Tooth Stains That Won't Budge? You Have Several Treatment Options

21 June 2017
 Categories: Dentist, Articles


If your teeth are discolored and stained, some of the first remedies you can try include whitening toothpaste, whitening strips, and professional whitening treatments administered in your dentist's office. Usually, professional treatments will do a decent job of lightening even the most serious stains, but there are instances where this is not the case or when other dental ailments make it unsafe for you to undergo such treatments. In cases like these, it's important not to give up hope. There are several other treatment options you can consider in order to camouflage your tooth stains.


Veneers are like masks for your teeth. They're thin slips of porcelain that cover the fronts of your teeth, but not the sides or backs. A dentist can make the veneers a few shades lighter than your natural teeth so that your smile looks brighter and whiter. Many people opt to have all of their visible teeth covered in veneers. However, if you have just one badly stained tooth, you could just get a veneer on this tooth -- and have it colored to match your other teeth so it's not obvious.

The process of having veneers applied is simple and painless. Your dentist makes a mold of your teeth, a lab uses the mold to make custom veneers, and the veneers are cemented onto your teeth.

Veneers are a good choice if you have other tooth issues that you'd like to hide, like a chip or a slightly crooked tooth. Once you have them in place, they don't really require any extra care, though you'll want to avoid eating anything too crunchy as this might crack the veneers.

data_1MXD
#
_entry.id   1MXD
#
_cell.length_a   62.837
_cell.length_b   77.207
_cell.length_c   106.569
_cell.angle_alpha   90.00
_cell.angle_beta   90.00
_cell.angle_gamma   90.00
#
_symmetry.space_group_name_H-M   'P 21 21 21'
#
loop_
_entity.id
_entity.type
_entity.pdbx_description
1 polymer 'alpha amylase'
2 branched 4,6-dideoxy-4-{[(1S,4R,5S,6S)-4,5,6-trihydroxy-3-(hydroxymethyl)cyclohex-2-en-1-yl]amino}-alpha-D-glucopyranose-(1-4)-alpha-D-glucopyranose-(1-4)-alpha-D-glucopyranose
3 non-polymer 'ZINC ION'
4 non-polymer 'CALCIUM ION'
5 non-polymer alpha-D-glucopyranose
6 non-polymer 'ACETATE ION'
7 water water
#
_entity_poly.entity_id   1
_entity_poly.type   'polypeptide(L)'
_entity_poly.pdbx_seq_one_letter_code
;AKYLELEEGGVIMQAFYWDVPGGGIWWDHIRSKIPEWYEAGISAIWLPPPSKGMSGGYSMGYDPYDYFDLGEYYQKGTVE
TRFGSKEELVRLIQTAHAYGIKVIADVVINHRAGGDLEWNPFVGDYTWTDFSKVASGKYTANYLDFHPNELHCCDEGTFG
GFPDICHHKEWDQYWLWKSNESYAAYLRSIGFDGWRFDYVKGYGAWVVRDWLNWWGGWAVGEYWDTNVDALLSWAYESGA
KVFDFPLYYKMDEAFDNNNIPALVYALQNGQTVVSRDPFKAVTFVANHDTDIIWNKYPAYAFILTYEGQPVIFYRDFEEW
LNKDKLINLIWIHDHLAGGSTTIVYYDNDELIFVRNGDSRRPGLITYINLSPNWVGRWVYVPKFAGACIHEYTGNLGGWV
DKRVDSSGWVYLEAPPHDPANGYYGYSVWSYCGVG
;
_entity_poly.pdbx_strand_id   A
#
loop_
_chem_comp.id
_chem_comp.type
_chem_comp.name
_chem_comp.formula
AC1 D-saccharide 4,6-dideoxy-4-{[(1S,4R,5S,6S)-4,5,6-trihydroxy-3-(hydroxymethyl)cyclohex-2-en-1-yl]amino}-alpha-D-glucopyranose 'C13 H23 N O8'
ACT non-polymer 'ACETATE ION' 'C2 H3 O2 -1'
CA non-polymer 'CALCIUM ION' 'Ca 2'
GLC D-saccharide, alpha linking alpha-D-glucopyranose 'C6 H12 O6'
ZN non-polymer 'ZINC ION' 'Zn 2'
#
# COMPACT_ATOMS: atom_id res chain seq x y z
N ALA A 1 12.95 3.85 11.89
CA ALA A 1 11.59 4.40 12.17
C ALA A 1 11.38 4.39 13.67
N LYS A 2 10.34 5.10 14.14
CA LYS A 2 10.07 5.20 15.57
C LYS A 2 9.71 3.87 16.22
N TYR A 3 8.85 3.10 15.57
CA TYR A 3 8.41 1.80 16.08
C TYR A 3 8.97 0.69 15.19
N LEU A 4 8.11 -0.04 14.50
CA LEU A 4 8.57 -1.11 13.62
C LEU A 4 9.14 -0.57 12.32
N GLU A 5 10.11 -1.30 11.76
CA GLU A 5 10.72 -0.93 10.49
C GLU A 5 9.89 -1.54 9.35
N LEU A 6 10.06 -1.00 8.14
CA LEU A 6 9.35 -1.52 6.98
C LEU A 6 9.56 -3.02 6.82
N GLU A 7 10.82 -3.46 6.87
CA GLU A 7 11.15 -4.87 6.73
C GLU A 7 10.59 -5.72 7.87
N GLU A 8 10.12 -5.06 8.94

The downside of veneers is that they are quite costly. Because they're considered a cosmetic dental treatment, they're not typically covered by health insurance. Expect to pay at least $925 per tooth. Porcelain veneers last 10 - 15 years, and you'll need to have them replaced once they wear out.


Dental bonding is a procedure in which a tooth-colored resin is applied over a portion of your tooth. The process of dental bonding is similar to that of having a filling applied. Your dentist will use a file to roughen up the tooth's surface a bit, and then he or she will apply a composite resin to the area. The resin will be filed down to create a seamless border between it and your tooth. 

Bonding is usually a good choice when you have one or a few distinct stains to address. It's not such a great choice for extensive discoloration across all of your teeth as the composite is hard to apply over such a large area.


If the discolored or stained teeth are not in such good shape, such as if they are beginning to develop some decay, your dentist may recommend covering them with crowns. These are like caps for your teeth. They're made from porcelain or composite resin, and they cover the entire tooth. Nobody will see the discolored tooth underneath. The crown also offers support and acts as a barrier between the tooth and oral bacteria, so it can stop a tooth from cracking or developing more extensive decay.

Crowns are considered a permanent dental fixture. If you need them for issues in addition to the straining, your dental insurance may cover the cost. The process of having a crown applied is painless. Your dentist will make a mold of your tooth, have crowns made in a lab, and then cement the crowns to your teeth when they arrive at the office.

To learn more about these options for difficult teeth, talk to a dentist in your area.